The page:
Conservation Alliance Grantee Protects Wapack Wilderness in New Hampshire

Northeast Wilderness Trust Saves 1,200-acre Wild Area

Bend, Ore., January 10, 2008 – A Conservation Alliance grantee, the Northeast Wilderness Trust, has successfully protected the Wapack Wilderness in New Hampshire. The 1,200-acre area contains more than a mile of the Wapack Trail, the headwaters of the Millers River, and sweeping forest views.

The Conservation Alliance supported the Wapack Wilderness Campaign with a $30,000 grant in 2006. Northeast Wilderness Trust ( used Alliance support to build grassroots participation in the effort to purchase the area from the Hampshire Country School, a private boarding school that sold the property to help cover increasing operational costs.

“We are excited that the Wapack Wilderness is now permanently protected,” said John Sterling, Conservation Alliance Executive Director. “It is rare to have the opportunity to save a parcel this size in the Northeastern US.”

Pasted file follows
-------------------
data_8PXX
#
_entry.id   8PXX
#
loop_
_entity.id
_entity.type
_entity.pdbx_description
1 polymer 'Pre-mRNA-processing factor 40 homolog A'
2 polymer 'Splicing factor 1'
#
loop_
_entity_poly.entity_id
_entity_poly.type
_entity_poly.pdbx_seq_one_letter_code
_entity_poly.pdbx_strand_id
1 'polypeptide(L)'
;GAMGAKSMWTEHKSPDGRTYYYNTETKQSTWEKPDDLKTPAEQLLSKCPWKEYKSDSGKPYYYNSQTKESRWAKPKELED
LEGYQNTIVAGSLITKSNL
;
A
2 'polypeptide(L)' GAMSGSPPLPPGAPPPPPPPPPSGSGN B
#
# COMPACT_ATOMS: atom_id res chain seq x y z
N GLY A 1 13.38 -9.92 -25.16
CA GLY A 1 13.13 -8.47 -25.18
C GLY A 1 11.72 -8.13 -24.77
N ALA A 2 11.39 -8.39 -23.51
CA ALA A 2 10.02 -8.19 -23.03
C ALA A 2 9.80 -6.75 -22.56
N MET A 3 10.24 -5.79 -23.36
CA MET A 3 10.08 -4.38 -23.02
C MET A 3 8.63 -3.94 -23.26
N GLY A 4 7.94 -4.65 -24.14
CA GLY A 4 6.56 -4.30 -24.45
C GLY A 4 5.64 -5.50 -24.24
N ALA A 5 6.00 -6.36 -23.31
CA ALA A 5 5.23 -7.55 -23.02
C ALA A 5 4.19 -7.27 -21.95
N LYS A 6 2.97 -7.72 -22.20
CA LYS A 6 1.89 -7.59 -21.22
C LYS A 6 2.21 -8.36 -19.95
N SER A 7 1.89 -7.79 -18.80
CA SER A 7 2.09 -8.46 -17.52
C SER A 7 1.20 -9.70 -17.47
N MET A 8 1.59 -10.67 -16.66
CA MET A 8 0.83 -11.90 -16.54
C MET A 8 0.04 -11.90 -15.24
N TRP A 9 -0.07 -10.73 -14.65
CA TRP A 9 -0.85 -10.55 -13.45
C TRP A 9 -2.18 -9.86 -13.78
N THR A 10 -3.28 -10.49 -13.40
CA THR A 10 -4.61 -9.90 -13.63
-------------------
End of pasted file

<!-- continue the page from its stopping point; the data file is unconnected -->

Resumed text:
This victory represents the first phase of the Wapack campaign. Northeast Wilderness Trust plans to secure an additional 200 acres by the end of 2008. Once preserved, the entire 1,400-acre area will be managed as a wild forest. A stewardship endowment will support ongoing ecological assessments, and ensure a quality experience for wildlife and for Wapack Trail through-hikers.

“Northeast Wilderness Trust capably turned our support – and that of others – into a great conservation victory for New England,” said Sterling. “We hope our members are pleased with our continued success in supporting organizations that can get the job done.”

About the Conservation Alliance:
The Conservation Alliance is an organization of outdoor businesses whose collective contributions support grassroots environmental organizations and their efforts to protect wild places where outdoor enthusiasts recreate. Alliance funds have played a key role in protecting rivers, trails, wildlands and climbing areas.

Membership in the Alliance is open to companies representing all aspects of the outdoor industry, including manufacturers, retailers, publishers, mills and sales representatives. The result is a diverse group of businesses whose livelihood depends on protecting our natural environment.

Since its inception in 1989, the Alliance has contributed more than $6 million to grassroots environmental groups. Alliance funding has helped save over 38 million acres of wildlands; 26 dams have either been stopped or removed; and the group helped preserve access to more than 16,000 miles of waterways and several climbing areas.

For complete information on the Conservation Alliance, see